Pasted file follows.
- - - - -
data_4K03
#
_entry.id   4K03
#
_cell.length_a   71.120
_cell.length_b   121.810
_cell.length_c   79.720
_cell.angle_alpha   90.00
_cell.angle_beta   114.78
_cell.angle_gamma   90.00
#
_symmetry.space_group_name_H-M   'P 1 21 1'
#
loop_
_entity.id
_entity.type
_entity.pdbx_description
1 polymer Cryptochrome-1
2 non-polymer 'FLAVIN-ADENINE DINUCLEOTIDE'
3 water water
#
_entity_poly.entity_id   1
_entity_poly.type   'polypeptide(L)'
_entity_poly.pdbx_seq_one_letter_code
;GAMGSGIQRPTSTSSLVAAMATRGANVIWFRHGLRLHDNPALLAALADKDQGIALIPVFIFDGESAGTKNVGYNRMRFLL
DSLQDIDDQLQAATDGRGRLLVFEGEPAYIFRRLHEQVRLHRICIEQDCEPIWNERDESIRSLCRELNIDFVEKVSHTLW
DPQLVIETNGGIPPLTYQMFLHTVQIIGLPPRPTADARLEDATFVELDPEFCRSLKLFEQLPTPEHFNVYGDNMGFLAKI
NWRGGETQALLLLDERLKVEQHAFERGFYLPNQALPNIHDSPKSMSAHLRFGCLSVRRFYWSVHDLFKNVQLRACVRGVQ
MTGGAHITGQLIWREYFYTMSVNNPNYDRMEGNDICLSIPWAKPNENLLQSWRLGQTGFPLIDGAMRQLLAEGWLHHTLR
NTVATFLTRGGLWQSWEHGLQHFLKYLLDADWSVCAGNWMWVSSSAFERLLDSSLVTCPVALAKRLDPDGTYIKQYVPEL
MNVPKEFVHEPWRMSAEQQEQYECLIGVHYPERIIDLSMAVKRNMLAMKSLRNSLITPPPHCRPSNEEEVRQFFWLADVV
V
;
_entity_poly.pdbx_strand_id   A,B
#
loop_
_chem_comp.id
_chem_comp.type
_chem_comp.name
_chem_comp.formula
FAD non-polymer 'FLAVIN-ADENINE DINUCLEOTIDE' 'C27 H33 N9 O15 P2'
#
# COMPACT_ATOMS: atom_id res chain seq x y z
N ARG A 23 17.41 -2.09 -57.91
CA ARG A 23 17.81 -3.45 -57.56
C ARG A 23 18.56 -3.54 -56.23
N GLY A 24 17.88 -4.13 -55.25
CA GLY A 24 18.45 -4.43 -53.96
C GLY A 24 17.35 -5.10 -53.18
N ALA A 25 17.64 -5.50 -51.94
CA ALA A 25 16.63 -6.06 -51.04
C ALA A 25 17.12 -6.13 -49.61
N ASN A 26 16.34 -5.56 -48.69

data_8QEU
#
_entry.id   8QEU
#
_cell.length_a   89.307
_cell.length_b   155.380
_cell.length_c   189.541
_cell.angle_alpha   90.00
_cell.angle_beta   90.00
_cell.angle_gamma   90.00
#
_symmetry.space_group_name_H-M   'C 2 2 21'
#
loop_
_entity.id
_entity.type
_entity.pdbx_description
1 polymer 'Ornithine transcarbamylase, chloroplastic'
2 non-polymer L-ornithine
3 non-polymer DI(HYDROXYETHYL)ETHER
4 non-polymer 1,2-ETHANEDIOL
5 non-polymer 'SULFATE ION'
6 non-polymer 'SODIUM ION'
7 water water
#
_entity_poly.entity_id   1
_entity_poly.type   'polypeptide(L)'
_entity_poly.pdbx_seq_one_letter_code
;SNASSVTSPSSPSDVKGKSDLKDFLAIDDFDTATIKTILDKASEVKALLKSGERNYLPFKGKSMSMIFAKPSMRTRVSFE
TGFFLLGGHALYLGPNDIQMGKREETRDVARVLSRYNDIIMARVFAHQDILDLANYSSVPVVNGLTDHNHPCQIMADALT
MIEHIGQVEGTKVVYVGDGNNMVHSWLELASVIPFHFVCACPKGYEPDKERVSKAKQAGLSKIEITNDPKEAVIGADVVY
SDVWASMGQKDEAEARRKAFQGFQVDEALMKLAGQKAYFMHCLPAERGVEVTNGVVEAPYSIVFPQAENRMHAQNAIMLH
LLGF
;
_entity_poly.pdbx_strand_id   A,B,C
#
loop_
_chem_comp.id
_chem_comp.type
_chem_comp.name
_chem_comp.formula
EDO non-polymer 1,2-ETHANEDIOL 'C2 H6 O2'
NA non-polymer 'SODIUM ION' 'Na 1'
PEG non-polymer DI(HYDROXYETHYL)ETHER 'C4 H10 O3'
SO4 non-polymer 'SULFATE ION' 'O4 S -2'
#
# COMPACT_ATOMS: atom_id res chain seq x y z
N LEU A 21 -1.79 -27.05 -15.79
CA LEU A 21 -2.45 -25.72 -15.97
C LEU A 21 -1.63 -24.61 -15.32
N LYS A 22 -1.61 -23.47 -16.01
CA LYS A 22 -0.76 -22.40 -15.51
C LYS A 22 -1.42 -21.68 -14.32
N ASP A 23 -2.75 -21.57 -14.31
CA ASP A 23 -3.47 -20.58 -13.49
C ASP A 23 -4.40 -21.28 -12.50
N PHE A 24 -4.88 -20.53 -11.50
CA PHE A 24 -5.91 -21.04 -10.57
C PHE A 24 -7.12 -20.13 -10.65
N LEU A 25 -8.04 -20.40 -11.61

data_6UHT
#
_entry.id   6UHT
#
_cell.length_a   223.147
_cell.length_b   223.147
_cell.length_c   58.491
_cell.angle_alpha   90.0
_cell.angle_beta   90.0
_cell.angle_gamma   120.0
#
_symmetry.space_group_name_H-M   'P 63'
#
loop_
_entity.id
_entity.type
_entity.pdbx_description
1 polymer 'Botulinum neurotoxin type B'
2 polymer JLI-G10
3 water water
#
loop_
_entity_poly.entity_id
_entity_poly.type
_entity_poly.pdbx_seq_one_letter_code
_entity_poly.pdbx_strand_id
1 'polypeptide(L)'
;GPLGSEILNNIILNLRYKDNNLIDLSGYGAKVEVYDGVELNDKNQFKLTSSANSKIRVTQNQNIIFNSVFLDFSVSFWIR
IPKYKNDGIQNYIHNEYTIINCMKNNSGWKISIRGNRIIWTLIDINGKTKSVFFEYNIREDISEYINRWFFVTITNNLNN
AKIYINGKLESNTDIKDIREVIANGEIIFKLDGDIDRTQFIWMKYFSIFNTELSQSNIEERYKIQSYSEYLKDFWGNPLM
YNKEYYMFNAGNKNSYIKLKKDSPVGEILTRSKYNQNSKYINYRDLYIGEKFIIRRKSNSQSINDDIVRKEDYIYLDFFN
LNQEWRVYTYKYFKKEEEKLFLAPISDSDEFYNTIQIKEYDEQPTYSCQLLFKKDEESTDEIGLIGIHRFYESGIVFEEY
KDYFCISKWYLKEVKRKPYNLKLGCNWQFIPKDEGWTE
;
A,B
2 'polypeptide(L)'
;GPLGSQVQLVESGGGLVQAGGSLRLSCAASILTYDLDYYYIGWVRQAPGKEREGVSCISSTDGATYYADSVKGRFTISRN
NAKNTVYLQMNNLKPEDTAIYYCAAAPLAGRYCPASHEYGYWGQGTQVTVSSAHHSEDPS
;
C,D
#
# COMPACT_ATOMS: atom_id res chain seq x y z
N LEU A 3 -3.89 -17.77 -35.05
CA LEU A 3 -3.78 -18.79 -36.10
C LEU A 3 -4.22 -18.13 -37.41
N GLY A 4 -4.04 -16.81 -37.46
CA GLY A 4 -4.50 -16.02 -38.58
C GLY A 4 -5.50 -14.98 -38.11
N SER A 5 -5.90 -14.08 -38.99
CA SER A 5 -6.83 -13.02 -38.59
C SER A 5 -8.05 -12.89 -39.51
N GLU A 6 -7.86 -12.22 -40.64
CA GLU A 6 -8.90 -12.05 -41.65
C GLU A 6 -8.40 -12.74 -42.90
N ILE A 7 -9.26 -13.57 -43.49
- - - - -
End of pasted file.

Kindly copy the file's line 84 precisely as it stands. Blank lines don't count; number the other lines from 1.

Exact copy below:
MIEHIGQVEGTKVVYVGDGNNMVHSWLELASVIPFHFVCACPKGYEPDKERVSKAKQAGLSKIEITNDPKEAVIGADVVY